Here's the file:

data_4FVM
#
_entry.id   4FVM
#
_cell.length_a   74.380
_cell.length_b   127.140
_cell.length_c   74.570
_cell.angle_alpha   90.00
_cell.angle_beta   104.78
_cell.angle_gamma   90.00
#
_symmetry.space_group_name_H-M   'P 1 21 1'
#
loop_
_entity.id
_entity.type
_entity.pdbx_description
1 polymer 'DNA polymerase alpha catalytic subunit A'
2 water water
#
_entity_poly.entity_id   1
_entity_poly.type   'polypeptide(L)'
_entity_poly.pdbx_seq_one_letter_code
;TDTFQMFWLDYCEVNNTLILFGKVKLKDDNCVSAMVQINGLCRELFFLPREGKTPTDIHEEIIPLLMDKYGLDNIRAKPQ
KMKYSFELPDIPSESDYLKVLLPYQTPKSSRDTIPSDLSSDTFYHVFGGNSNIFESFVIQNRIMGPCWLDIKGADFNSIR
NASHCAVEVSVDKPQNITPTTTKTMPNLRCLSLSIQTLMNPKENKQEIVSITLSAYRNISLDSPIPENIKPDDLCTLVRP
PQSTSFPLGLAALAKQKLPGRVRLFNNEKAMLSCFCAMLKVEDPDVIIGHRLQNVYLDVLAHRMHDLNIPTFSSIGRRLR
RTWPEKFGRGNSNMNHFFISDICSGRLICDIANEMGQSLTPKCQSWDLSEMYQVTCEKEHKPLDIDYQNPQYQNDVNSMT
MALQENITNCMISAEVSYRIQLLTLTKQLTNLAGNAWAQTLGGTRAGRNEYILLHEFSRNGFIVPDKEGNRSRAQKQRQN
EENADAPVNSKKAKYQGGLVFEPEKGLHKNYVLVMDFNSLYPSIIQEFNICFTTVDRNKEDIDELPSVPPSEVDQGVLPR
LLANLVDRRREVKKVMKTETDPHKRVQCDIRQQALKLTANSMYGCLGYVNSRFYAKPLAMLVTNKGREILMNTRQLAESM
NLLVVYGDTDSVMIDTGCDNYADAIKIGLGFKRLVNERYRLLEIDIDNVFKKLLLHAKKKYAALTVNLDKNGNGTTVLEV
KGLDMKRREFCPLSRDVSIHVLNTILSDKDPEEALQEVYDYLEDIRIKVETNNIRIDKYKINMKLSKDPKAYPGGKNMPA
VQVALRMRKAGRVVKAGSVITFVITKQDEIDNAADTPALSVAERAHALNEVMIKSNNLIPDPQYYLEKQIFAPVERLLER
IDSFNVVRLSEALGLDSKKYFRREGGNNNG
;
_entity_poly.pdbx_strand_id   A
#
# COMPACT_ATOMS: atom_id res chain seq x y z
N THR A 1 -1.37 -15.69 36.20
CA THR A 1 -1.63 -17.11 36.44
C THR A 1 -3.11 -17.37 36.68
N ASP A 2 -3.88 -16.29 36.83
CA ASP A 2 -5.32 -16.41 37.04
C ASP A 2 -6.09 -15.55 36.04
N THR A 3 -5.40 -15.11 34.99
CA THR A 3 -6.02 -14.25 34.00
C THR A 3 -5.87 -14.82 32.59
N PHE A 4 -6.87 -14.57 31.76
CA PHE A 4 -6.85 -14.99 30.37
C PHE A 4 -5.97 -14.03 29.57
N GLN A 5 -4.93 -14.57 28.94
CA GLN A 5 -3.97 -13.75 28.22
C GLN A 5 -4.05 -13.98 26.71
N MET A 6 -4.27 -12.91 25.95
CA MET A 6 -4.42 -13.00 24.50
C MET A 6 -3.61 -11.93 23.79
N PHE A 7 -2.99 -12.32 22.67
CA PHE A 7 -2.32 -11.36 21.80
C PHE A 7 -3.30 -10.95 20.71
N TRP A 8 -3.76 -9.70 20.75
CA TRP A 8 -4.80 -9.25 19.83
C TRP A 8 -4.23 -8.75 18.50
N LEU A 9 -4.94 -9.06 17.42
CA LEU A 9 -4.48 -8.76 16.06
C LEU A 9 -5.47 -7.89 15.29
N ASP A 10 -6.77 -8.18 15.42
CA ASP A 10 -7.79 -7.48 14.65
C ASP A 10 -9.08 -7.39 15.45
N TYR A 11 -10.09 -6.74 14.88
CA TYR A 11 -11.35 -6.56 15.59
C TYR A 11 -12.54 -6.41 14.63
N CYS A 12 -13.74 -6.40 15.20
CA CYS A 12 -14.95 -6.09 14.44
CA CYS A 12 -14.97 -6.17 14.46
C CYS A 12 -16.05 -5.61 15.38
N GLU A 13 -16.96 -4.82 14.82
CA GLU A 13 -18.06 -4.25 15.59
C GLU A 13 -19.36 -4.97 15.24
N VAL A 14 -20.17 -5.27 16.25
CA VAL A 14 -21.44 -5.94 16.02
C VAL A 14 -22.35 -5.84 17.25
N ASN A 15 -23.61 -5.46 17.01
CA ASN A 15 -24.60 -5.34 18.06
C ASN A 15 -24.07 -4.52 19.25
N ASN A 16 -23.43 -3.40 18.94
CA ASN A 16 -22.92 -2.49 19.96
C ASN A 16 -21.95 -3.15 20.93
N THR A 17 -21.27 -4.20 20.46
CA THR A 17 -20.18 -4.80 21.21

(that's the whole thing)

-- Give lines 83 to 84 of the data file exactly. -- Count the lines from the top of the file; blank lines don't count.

N ASN A 15 -23.61 -5.46 17.01
CA ASN A 15 -24.60 -5.34 18.06